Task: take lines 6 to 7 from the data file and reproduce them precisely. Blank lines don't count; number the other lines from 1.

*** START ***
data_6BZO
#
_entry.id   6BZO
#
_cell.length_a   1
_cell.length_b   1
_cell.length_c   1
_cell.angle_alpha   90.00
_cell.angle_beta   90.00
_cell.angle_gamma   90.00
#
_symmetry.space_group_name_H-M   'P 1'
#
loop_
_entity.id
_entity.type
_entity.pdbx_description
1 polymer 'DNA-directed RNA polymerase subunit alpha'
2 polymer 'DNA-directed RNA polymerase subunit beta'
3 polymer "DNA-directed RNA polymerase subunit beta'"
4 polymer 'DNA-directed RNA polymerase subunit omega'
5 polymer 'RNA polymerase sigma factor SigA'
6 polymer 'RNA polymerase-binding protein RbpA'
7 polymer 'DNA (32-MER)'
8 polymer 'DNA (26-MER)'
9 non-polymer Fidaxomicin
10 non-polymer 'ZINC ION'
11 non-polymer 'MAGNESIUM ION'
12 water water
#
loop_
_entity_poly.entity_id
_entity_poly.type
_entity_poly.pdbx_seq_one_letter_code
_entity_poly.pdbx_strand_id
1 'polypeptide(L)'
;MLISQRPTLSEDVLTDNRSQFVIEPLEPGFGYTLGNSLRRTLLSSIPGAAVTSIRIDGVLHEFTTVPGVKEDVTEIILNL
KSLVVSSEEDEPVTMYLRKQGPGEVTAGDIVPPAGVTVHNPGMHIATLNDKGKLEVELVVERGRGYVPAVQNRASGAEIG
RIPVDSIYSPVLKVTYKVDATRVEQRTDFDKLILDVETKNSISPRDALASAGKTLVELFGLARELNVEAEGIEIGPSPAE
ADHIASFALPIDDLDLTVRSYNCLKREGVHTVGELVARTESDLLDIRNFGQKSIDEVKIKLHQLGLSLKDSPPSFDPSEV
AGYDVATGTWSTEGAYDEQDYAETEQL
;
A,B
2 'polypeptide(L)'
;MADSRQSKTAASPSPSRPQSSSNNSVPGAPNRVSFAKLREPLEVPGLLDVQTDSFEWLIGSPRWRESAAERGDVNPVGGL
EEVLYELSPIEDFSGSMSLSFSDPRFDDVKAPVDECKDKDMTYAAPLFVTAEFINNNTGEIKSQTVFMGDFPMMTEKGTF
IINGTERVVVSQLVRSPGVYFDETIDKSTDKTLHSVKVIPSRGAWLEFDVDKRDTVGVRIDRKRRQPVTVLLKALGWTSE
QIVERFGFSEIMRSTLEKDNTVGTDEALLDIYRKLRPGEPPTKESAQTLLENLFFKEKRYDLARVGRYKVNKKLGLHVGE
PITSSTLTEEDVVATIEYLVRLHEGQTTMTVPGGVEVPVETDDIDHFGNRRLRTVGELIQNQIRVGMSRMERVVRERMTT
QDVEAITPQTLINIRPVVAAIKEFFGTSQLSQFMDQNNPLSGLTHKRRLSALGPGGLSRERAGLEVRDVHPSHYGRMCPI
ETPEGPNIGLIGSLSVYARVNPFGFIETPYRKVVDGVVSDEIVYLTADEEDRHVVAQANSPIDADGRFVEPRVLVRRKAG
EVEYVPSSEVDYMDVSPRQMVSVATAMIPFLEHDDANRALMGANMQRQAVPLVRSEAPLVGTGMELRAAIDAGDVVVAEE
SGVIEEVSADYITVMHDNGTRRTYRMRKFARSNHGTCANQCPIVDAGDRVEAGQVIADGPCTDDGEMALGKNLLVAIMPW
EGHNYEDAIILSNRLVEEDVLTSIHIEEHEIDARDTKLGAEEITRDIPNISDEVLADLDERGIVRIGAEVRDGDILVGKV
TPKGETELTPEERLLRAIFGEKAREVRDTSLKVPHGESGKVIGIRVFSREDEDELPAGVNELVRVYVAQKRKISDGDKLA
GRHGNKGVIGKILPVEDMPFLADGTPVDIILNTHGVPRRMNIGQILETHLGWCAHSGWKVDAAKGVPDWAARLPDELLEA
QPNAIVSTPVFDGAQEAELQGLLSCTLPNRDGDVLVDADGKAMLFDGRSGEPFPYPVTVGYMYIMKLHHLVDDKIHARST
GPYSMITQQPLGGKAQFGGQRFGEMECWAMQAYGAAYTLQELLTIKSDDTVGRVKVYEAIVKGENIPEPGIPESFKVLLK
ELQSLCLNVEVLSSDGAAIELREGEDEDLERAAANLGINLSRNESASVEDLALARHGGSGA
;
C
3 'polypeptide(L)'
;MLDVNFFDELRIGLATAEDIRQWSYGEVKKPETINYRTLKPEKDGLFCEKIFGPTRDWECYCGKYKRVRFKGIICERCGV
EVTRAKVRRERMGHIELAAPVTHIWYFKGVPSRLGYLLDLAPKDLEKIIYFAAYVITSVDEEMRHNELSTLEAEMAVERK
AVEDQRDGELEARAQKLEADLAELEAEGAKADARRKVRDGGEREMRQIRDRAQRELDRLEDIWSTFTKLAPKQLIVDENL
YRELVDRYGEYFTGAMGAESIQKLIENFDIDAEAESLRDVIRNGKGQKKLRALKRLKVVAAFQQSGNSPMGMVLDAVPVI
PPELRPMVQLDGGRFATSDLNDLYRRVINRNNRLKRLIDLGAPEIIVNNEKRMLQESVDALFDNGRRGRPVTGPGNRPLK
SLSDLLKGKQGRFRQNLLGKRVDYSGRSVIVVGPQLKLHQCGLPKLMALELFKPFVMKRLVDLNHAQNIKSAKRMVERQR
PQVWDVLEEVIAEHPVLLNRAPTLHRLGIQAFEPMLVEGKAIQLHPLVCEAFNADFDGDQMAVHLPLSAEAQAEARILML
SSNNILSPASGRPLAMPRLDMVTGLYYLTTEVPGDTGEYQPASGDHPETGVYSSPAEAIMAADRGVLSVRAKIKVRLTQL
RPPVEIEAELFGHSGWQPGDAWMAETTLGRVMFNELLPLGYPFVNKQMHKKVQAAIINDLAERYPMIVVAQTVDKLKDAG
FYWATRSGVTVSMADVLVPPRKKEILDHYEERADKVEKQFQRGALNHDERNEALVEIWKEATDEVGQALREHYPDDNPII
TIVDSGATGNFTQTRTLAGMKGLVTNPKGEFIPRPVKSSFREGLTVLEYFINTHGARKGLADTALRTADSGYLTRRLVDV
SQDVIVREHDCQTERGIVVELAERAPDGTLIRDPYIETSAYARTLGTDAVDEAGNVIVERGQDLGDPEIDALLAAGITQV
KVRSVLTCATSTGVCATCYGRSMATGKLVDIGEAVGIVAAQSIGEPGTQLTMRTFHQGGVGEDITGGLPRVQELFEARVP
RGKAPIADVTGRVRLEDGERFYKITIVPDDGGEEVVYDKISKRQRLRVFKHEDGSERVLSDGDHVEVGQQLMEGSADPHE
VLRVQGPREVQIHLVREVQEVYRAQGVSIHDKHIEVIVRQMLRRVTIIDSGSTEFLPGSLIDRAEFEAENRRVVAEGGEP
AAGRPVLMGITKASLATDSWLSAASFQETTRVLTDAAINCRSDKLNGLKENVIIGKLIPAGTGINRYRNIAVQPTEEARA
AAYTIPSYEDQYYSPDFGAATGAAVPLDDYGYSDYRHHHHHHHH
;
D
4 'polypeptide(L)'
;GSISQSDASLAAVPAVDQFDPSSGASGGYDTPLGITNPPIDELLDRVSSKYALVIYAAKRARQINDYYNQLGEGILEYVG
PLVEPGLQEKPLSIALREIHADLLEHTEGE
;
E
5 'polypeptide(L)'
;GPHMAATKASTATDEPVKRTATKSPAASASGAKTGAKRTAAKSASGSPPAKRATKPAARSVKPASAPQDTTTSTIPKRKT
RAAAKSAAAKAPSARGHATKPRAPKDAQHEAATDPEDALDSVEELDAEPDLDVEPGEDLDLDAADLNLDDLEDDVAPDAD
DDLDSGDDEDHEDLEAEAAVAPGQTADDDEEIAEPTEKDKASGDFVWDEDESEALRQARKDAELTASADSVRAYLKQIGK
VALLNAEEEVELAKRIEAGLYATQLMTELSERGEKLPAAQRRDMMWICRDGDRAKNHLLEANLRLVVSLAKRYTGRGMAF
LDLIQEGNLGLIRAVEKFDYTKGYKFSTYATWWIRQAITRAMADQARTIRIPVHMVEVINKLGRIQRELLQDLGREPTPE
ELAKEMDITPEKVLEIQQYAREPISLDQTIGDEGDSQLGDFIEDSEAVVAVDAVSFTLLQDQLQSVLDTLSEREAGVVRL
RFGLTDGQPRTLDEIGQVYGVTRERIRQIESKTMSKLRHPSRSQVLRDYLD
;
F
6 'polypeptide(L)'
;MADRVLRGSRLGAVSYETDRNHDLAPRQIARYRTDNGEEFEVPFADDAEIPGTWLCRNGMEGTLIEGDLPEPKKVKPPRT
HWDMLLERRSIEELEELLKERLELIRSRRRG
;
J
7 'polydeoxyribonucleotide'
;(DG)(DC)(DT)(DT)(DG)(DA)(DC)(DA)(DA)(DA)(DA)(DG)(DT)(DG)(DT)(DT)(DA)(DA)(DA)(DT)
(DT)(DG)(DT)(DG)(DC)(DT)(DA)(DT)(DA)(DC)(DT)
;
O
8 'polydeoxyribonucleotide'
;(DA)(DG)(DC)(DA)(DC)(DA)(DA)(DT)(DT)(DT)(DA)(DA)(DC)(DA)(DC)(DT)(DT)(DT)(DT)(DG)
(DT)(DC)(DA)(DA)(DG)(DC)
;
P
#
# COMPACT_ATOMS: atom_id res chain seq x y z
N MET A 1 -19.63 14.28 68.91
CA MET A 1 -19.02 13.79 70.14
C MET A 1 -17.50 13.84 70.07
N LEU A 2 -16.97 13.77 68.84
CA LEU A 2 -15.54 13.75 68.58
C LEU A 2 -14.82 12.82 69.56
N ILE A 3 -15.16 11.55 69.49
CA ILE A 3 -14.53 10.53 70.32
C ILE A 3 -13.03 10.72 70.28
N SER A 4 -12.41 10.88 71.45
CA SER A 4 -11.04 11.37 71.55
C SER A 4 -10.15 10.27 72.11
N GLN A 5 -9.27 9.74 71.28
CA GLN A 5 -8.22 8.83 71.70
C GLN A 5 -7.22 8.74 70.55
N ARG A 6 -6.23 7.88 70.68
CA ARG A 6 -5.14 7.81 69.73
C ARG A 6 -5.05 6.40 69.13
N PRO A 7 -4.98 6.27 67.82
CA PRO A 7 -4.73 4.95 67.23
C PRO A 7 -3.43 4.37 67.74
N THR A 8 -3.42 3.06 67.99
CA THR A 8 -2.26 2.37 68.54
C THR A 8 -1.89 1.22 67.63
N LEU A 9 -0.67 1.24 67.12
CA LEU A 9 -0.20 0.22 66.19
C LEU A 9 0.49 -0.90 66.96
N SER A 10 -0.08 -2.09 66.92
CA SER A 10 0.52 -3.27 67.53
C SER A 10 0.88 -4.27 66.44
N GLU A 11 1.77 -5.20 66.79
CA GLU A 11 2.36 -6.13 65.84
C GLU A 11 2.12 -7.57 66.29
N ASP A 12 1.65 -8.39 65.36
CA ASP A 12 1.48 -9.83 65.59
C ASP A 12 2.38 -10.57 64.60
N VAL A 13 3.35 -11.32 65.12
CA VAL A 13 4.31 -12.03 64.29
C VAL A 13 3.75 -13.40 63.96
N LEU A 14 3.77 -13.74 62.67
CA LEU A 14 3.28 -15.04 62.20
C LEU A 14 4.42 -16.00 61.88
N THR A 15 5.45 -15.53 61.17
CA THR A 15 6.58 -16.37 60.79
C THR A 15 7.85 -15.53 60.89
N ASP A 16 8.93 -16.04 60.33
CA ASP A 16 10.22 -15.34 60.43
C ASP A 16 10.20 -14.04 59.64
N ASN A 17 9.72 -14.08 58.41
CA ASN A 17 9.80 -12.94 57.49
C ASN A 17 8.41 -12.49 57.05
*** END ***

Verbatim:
_cell.length_b   1
_cell.length_c   1